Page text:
Benz: If investors are looking at their bond holdings, how should they be approaching them? I think some investors are very fearful about what might be next for the bond market.

Kinnel: Right. Obviously, bonds are your more conservative investment, maybe a place you go to if you need emergency cash. But I do think you should have a plan that allows for these kinds of blips. I mean, we are talking about for the most part funds that are down 1% or 2%. That's really minor. That's a regular occurrence. You certainly shouldn't be surprised by that and it shouldn't be something that upsets your plan. I think, for sure, it signals that there could be some more headaches along the way and you have to have a robust plan. I think it makes sense to be diversified, makes sense to be aware of what kind of credit risk you have, because credit risk is something that for the last few years has done really well, but every once in a while, it blows up. You want to understand your plan, but you should be able to handle these minor blows to the markets.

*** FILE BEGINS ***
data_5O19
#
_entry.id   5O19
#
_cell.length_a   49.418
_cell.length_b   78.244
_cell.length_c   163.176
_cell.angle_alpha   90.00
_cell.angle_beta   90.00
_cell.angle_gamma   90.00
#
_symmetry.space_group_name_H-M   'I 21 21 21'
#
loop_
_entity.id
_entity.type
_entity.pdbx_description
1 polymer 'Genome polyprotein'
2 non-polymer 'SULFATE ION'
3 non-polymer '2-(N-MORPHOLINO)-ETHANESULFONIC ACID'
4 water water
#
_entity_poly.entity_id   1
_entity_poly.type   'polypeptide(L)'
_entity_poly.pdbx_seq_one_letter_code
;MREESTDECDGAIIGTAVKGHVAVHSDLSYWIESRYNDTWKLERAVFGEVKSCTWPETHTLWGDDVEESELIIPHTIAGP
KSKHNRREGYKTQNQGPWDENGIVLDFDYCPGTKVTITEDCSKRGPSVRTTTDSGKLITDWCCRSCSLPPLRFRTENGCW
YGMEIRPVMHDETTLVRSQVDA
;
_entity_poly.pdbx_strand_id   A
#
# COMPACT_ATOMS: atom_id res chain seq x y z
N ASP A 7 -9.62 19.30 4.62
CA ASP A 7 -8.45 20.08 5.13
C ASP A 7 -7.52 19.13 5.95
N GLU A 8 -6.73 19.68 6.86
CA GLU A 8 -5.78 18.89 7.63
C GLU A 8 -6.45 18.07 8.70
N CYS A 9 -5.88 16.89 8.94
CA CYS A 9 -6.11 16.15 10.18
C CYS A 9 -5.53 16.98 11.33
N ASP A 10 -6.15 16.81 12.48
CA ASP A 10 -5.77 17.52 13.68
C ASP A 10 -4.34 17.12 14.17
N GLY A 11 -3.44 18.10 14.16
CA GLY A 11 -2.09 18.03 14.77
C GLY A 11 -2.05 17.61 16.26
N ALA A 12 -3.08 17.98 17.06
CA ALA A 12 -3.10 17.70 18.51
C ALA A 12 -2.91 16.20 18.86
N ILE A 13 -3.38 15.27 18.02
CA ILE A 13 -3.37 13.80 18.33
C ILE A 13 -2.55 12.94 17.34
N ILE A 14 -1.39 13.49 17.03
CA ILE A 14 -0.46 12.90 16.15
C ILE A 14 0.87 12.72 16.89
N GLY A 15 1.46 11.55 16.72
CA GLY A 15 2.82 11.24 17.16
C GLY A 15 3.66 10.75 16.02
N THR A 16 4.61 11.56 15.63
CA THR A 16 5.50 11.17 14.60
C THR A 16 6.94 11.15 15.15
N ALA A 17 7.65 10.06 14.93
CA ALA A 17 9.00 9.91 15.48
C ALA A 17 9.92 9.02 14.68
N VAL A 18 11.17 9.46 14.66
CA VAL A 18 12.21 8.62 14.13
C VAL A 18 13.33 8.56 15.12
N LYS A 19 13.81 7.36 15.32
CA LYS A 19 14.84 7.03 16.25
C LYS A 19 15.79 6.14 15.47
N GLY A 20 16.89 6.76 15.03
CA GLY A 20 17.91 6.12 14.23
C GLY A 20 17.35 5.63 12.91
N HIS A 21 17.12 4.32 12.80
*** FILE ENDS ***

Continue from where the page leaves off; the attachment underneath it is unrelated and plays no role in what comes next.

Benz: Maybe be careful about taking crazy amounts of duration risk, too, because you mentioned that that part of the bond market has been hardest hit most recently.

Kinnel: That's right. Every once in a while, duration risk, so long-term bonds get hit hard because inflation or interest rates spike. And so, you want to be prepared for that. Diversify not just by credit risk but also by places on the yield curve. Have some short and intermediate exposure, too.

Benz: Let's talk about equities, because equities did experience some volatility earlier in the year, like, back in February. That seemed mainly sort of inflation-, interest-rate related. More recently, some of these tariff concerns have roiled stocks. What's going on in the equity market and which types of funds have been hardest hit by some of the volatility that we have seen?

Kinnel: Yeah, you are right, we have had a few ups and downs, both individual company issues as well as some big market issues. Of course, the trade dynamics seem to change every day and therefore, that's part of why it's so volatile as that's changing. Even if you, say, had a set deal on tariffs today, obviously, it takes a while for the markets to really figure out what does that mean for all these individual companies. The companies that are more affected by these trade wars are definitely the ones whose share prices are hit harder.